he term Triple Point was originated in 1873 by James Thomson who was the brother Lord Kevin. According to Thermodynamics, Triple Point can be defined as the perfect temperature and pressure of a substance at which the three phases ie, solid, liquid and gaseous form coexist in Thermodynamic Equilibrium. It is used as the base to outline the concept of Kelvin. It is the base unit of Thermodynamic temperature in the International System Of Units (SI). The value which is designated to the Triple point is fixed rather than measured. In the International Temperature Scale (ITS-90), several substances’ triple points are used as defining points. Ranging from the triple point of Hydrogen (13.8033 K) to the triple point of water which is 273.16 K, 0.01-degree Celsius or 32.018 degrees Fahrenheit.
TRIPLE POINT OF WATER
Gas-Liquid- Solid Triple Point
At exactly 273.16 k (0.01-degree Celsius; 32.02 degrees Fahrenheit and a partial vapour pressure of 611.657 pascals (6.11657 mbar; 0.006036559 atm), It is doable to convert all of the substance to ice, ice, water or vapour by making subsequent changes in pressure and temperature. These are the sole amalgam of pressure and temperature at which liquid, water, solid, ice and water vapour can coexist in a stable equilibrium.
Even if the triple point of water is less than the total pressure of the system, with the partial pressure of water being fixed at 611.657 pascals, only then the system can be brought to water. The compulsion would be that the surfaces segregating the different phases should be perfectly flat, to repudiate the effects of surface tension.
The lowest degree of pressure at which water can exist corresponds to the gas-liquid-solid triple point of water. In outer space or pressure below the triple point water, Sublimation occurs. It is a process where solid ice when heated under a uniform pressure turns directly into water vapour. When the solid ice is heated at continual pressure, it melts to form liquid water, and then evaporates or boils to form vapour at a higher temperature.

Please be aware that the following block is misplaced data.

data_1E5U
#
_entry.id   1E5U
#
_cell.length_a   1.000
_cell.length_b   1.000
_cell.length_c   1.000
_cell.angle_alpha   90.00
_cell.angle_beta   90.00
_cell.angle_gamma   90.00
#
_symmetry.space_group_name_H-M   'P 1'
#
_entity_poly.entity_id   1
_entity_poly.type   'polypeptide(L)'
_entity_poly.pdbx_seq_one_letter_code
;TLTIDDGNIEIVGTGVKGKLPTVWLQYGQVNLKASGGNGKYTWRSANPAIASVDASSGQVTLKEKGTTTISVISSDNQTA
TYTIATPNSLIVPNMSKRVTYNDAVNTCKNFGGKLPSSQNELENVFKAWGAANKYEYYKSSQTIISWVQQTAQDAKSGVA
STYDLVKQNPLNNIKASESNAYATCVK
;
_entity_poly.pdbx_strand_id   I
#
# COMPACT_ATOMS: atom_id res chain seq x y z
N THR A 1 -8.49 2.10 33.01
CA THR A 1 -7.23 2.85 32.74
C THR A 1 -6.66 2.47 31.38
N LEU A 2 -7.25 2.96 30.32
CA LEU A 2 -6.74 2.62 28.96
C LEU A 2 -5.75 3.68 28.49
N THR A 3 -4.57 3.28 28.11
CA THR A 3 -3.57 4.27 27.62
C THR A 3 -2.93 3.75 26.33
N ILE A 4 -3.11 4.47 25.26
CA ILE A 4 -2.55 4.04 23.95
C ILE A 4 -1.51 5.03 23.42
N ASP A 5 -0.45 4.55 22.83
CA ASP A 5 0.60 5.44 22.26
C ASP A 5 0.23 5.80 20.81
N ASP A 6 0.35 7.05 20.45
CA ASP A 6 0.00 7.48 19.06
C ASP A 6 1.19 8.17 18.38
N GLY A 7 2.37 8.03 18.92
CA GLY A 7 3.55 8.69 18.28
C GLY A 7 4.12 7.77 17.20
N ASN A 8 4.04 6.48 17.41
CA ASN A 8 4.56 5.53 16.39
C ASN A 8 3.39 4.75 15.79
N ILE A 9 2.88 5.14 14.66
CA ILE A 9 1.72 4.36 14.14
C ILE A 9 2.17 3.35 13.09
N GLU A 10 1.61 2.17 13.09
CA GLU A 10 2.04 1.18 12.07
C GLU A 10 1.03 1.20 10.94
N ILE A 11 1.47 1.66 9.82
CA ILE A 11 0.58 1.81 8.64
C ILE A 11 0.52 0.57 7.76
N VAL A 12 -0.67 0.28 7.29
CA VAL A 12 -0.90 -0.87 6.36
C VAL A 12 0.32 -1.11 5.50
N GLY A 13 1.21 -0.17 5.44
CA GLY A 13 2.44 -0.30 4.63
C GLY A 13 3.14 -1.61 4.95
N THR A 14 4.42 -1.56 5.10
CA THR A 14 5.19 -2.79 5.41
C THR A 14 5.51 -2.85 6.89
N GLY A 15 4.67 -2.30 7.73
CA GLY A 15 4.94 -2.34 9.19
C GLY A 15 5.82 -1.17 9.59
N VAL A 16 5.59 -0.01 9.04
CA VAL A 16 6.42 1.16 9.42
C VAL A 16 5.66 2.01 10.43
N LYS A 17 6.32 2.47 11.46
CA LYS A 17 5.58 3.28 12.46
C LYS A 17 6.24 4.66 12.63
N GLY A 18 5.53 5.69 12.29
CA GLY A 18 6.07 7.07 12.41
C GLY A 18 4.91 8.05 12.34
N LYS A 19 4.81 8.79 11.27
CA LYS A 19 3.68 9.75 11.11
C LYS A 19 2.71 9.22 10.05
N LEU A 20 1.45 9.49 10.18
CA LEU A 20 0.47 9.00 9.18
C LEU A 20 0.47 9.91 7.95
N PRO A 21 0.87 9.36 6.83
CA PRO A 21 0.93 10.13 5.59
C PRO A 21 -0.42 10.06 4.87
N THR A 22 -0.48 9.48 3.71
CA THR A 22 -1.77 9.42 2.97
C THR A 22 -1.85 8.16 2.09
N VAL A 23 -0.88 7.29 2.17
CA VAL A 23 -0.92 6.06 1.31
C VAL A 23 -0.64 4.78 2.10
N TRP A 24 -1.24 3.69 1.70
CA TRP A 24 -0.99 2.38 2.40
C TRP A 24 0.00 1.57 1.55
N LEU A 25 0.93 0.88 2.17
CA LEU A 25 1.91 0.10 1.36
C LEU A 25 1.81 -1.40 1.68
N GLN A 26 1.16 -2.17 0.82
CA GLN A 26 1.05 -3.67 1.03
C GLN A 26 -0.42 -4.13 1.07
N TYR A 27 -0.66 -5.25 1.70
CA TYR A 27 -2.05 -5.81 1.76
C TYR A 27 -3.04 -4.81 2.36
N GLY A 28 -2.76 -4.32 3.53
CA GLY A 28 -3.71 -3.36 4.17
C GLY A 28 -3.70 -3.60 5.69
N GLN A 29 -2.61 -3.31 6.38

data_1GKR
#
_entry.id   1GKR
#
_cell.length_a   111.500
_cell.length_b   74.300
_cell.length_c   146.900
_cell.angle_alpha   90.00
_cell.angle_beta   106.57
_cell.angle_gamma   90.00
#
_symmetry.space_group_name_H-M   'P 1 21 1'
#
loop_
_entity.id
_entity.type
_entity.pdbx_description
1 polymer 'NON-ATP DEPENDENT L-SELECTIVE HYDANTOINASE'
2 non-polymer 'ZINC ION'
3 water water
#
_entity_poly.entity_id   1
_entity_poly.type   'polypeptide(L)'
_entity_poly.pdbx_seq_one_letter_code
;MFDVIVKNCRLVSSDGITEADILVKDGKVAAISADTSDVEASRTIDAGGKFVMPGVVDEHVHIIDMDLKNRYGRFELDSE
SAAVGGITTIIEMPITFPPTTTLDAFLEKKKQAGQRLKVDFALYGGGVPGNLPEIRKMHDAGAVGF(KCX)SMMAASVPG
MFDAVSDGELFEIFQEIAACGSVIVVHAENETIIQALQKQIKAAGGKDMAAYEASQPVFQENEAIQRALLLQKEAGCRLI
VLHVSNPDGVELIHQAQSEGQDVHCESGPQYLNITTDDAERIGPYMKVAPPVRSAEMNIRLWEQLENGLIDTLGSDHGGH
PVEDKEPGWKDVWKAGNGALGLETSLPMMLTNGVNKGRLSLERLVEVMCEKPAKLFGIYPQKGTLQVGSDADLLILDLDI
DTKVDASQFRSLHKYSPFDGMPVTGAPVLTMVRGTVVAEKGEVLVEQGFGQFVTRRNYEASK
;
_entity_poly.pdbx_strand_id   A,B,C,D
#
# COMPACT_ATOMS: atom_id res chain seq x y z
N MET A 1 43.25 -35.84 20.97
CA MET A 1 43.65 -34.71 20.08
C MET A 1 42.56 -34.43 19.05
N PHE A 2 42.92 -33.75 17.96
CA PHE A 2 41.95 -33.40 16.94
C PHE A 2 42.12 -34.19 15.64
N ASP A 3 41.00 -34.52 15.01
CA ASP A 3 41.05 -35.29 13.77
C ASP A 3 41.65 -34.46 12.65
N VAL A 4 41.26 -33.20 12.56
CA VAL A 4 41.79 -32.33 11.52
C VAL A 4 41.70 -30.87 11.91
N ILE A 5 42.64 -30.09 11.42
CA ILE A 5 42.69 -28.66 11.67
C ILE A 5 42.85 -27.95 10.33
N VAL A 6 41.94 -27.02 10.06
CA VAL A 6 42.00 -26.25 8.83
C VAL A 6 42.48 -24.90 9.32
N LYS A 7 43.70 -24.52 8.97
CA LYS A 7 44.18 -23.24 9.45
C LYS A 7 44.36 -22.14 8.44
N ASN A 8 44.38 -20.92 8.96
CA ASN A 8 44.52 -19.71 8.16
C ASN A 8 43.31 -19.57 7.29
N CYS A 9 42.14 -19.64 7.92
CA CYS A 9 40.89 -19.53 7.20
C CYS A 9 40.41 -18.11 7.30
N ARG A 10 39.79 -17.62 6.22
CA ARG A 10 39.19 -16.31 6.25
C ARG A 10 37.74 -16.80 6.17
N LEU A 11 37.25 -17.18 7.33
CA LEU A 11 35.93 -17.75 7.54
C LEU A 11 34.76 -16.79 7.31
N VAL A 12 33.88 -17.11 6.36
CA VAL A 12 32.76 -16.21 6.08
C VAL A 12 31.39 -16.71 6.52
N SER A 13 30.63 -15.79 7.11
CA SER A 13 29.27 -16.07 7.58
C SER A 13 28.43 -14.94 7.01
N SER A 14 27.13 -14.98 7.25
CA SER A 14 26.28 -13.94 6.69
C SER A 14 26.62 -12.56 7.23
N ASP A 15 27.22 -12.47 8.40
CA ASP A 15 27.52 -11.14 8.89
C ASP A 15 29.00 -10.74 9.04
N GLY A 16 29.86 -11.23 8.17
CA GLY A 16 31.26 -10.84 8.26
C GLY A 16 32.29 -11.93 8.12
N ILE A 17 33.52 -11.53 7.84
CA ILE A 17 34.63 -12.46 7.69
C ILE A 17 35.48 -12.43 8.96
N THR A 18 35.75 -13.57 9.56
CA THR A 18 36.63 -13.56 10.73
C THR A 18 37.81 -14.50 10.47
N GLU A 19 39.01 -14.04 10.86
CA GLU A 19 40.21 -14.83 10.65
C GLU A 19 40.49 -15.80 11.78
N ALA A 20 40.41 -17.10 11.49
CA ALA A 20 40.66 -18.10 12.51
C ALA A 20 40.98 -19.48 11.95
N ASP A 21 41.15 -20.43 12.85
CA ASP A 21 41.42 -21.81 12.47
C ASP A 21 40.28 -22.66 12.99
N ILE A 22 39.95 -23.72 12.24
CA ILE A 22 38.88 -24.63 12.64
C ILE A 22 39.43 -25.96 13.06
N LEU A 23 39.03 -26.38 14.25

For most of the substances, the gas-liquid-solid triple point is also the minimum temperature at which the liquid can exist. This, however, is not true for water because as a function of pressure, the melting point of regular ice depletes. Liquefaction also occurs as at the temperature just below the triple point compaction at sturdy temperature transforms water vapour first to solid form and then liquid. As water ice has low density compared than liquid water, so multiplying the pressure leads to liquefaction.
Triple Point Cells
The Triple cells are used in the calibration of thermometers. These cells are filled with highly pure chemical substances such as hydrogen, argon, water or mercury depending on the desired temperature. These substances are so pure that only one part in a million is a contaminant called “six nines” because it is 99.9999% pure. In the case of the water-based cell, a special isotopic composition called VSMOW is used. For achieving highly precise, reproducible temperatures, an International calibration standard for thermometers called ITS- 90 depends upon Triple cells of Hydrogen, Oxygen, Mercury, Neon, Argon and water. For delineating six of it’s defined temperature points, It is consumed because it is very pure and produces temperatures which are more comparable from lab to lab.